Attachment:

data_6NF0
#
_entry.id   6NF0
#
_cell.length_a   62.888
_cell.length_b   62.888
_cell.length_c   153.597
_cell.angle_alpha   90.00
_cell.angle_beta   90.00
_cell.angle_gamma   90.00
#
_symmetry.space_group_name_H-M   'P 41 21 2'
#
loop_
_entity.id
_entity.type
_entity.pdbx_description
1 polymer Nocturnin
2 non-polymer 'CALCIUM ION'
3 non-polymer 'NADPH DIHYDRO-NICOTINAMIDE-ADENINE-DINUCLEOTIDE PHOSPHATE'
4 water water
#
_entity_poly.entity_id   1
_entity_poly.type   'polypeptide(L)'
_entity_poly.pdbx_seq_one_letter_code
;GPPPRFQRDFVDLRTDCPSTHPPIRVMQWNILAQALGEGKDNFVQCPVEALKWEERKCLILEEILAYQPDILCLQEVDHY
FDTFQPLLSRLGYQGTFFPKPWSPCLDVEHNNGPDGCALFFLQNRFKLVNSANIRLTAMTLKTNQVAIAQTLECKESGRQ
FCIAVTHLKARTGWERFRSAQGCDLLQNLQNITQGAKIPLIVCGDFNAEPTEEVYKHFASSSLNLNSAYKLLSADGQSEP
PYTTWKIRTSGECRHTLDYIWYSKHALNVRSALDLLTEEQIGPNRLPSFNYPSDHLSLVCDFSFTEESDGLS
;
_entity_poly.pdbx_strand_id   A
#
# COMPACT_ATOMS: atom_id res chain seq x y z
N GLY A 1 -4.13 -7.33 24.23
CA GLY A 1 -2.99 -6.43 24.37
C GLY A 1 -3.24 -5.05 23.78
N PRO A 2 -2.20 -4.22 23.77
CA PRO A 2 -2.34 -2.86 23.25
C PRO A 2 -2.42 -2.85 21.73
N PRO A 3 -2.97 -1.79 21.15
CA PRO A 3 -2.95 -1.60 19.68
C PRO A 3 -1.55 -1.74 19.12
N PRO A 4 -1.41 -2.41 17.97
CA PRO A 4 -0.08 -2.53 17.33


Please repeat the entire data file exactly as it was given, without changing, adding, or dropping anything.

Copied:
data_6NF0
#
_entry.id   6NF0
#
_cell.length_a   62.888
_cell.length_b   62.888
_cell.length_c   153.597
_cell.angle_alpha   90.00
_cell.angle_beta   90.00
_cell.angle_gamma   90.00
#
_symmetry.space_group_name_H-M   'P 41 21 2'
#
loop_
_entity.id
_entity.type
_entity.pdbx_description
1 polymer Nocturnin
2 non-polymer 'CALCIUM ION'
3 non-polymer 'NADPH DIHYDRO-NICOTINAMIDE-ADENINE-DINUCLEOTIDE PHOSPHATE'
4 water water
#
_entity_poly.entity_id   1
_entity_poly.type   'polypeptide(L)'
_entity_poly.pdbx_seq_one_letter_code
;GPPPRFQRDFVDLRTDCPSTHPPIRVMQWNILAQALGEGKDNFVQCPVEALKWEERKCLILEEILAYQPDILCLQEVDHY
FDTFQPLLSRLGYQGTFFPKPWSPCLDVEHNNGPDGCALFFLQNRFKLVNSANIRLTAMTLKTNQVAIAQTLECKESGRQ
FCIAVTHLKARTGWERFRSAQGCDLLQNLQNITQGAKIPLIVCGDFNAEPTEEVYKHFASSSLNLNSAYKLLSADGQSEP
PYTTWKIRTSGECRHTLDYIWYSKHALNVRSALDLLTEEQIGPNRLPSFNYPSDHLSLVCDFSFTEESDGLS
;
_entity_poly.pdbx_strand_id   A
#
# COMPACT_ATOMS: atom_id res chain seq x y z
N GLY A 1 -4.13 -7.33 24.23
CA GLY A 1 -2.99 -6.43 24.37
C GLY A 1 -3.24 -5.05 23.78
N PRO A 2 -2.20 -4.22 23.77
CA PRO A 2 -2.34 -2.86 23.25
C PRO A 2 -2.42 -2.85 21.73
N PRO A 3 -2.97 -1.79 21.15
CA PRO A 3 -2.95 -1.60 19.68
C PRO A 3 -1.55 -1.74 19.12
N PRO A 4 -1.41 -2.41 17.97
CA PRO A 4 -0.08 -2.53 17.33